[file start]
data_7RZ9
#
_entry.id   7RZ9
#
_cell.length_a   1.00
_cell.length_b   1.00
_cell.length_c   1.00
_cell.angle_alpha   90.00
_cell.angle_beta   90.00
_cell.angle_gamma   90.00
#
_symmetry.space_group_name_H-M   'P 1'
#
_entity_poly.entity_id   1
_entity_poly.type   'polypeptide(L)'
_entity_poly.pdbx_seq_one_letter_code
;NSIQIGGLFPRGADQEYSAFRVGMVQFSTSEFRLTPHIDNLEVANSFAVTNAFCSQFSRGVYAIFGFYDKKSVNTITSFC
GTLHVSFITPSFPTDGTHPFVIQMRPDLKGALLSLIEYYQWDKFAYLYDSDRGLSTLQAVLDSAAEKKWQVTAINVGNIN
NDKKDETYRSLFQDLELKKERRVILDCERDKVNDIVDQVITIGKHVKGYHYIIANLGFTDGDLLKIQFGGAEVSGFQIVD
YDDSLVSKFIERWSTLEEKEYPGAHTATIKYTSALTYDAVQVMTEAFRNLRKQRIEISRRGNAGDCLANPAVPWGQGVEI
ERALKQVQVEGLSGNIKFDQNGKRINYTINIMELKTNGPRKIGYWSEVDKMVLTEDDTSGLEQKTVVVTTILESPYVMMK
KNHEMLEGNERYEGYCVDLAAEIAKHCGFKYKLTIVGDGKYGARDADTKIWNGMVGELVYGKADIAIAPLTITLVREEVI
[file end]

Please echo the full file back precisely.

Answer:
data_7RZ9
#
_entry.id   7RZ9
#
_cell.length_a   1.00
_cell.length_b   1.00
_cell.length_c   1.00
_cell.angle_alpha   90.00
_cell.angle_beta   90.00
_cell.angle_gamma   90.00
#
_symmetry.space_group_name_H-M   'P 1'
#
_entity_poly.entity_id   1
_entity_poly.type   'polypeptide(L)'
_entity_poly.pdbx_seq_one_letter_code
;NSIQIGGLFPRGADQEYSAFRVGMVQFSTSEFRLTPHIDNLEVANSFAVTNAFCSQFSRGVYAIFGFYDKKSVNTITSFC
GTLHVSFITPSFPTDGTHPFVIQMRPDLKGALLSLIEYYQWDKFAYLYDSDRGLSTLQAVLDSAAEKKWQVTAINVGNIN
NDKKDETYRSLFQDLELKKERRVILDCERDKVNDIVDQVITIGKHVKGYHYIIANLGFTDGDLLKIQFGGAEVSGFQIVD
YDDSLVSKFIERWSTLEEKEYPGAHTATIKYTSALTYDAVQVMTEAFRNLRKQRIEISRRGNAGDCLANPAVPWGQGVEI
ERALKQVQVEGLSGNIKFDQNGKRINYTINIMELKTNGPRKIGYWSEVDKMVLTEDDTSGLEQKTVVVTTILESPYVMMK
KNHEMLEGNERYEGYCVDLAAEIAKHCGFKYKLTIVGDGKYGARDADTKIWNGMVGELVYGKADIAIAPLTITLVREEVI